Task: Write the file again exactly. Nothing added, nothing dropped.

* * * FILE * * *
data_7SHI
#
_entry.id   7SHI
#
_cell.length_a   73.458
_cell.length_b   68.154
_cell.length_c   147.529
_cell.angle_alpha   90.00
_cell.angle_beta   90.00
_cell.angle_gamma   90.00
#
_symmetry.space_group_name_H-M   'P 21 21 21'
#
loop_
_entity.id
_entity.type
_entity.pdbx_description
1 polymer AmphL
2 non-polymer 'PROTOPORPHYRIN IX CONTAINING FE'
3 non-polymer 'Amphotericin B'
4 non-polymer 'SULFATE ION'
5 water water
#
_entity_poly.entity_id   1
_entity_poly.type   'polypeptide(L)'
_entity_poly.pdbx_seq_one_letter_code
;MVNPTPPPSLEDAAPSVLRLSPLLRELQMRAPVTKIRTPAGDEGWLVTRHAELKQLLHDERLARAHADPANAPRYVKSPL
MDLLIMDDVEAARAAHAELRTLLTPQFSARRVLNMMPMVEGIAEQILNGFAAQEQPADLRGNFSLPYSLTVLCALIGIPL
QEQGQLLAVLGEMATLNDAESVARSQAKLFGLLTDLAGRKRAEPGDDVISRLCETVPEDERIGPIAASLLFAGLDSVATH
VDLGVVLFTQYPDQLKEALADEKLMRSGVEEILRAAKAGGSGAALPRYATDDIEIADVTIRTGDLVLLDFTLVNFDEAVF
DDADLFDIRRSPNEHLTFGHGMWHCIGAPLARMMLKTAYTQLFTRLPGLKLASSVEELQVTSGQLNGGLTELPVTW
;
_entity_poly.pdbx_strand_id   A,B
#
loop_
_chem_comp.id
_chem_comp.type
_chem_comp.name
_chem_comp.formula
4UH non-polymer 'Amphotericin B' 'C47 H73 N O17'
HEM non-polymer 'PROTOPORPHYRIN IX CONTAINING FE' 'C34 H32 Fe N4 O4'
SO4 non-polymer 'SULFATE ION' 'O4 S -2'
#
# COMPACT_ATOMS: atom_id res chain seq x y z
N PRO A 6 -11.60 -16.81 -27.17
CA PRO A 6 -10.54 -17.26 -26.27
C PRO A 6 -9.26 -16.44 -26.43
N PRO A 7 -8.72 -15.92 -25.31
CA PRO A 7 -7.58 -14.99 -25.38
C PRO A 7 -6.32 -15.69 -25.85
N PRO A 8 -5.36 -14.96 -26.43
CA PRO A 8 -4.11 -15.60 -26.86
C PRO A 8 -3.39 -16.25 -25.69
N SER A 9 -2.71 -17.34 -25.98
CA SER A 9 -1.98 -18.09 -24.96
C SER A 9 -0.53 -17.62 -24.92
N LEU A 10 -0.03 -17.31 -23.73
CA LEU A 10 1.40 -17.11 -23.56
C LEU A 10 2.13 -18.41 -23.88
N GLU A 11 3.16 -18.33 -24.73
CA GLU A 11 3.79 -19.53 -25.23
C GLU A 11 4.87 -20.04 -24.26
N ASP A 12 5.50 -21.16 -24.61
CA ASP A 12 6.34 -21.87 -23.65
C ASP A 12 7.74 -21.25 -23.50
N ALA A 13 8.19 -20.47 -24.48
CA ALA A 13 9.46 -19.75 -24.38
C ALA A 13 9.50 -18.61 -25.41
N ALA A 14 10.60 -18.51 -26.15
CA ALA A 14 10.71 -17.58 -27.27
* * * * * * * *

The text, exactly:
data_7SHI
#
_entry.id   7SHI
#
_cell.length_a   73.458
_cell.length_b   68.154
_cell.length_c   147.529
_cell.angle_alpha   90.00
_cell.angle_beta   90.00
_cell.angle_gamma   90.00
#
_symmetry.space_group_name_H-M   'P 21 21 21'
#
loop_
_entity.id
_entity.type
_entity.pdbx_description
1 polymer AmphL
2 non-polymer 'PROTOPORPHYRIN IX CONTAINING FE'
3 non-polymer 'Amphotericin B'
4 non-polymer 'SULFATE ION'
5 water water
#
_entity_poly.entity_id   1
_entity_poly.type   'polypeptide(L)'
_entity_poly.pdbx_seq_one_letter_code
;MVNPTPPPSLEDAAPSVLRLSPLLRELQMRAPVTKIRTPAGDEGWLVTRHAELKQLLHDERLARAHADPANAPRYVKSPL
MDLLIMDDVEAARAAHAELRTLLTPQFSARRVLNMMPMVEGIAEQILNGFAAQEQPADLRGNFSLPYSLTVLCALIGIPL
QEQGQLLAVLGEMATLNDAESVARSQAKLFGLLTDLAGRKRAEPGDDVISRLCETVPEDERIGPIAASLLFAGLDSVATH
VDLGVVLFTQYPDQLKEALADEKLMRSGVEEILRAAKAGGSGAALPRYATDDIEIADVTIRTGDLVLLDFTLVNFDEAVF
DDADLFDIRRSPNEHLTFGHGMWHCIGAPLARMMLKTAYTQLFTRLPGLKLASSVEELQVTSGQLNGGLTELPVTW
;
_entity_poly.pdbx_strand_id   A,B
#
loop_
_chem_comp.id
_chem_comp.type
_chem_comp.name
_chem_comp.formula
4UH non-polymer 'Amphotericin B' 'C47 H73 N O17'
HEM non-polymer 'PROTOPORPHYRIN IX CONTAINING FE' 'C34 H32 Fe N4 O4'
SO4 non-polymer 'SULFATE ION' 'O4 S -2'
#
# COMPACT_ATOMS: atom_id res chain seq x y z
N PRO A 6 -11.60 -16.81 -27.17
CA PRO A 6 -10.54 -17.26 -26.27
C PRO A 6 -9.26 -16.44 -26.43
N PRO A 7 -8.72 -15.92 -25.31
CA PRO A 7 -7.58 -14.99 -25.38
C PRO A 7 -6.32 -15.69 -25.85
N PRO A 8 -5.36 -14.96 -26.43
CA PRO A 8 -4.11 -15.60 -26.86
C PRO A 8 -3.39 -16.25 -25.69
N SER A 9 -2.71 -17.34 -25.98
CA SER A 9 -1.98 -18.09 -24.96
C SER A 9 -0.53 -17.62 -24.92
N LEU A 10 -0.03 -17.31 -23.73
CA LEU A 10 1.40 -17.11 -23.56
C LEU A 10 2.13 -18.41 -23.88
N GLU A 11 3.16 -18.33 -24.73
CA GLU A 11 3.79 -19.53 -25.23
C GLU A 11 4.87 -20.04 -24.26
N ASP A 12 5.50 -21.16 -24.61
CA ASP A 12 6.34 -21.87 -23.65
C ASP A 12 7.74 -21.25 -23.50
N ALA A 13 8.19 -20.47 -24.48
CA ALA A 13 9.46 -19.75 -24.38
C ALA A 13 9.50 -18.61 -25.41
N ALA A 14 10.60 -18.51 -26.15
CA ALA A 14 10.71 -17.58 -27.27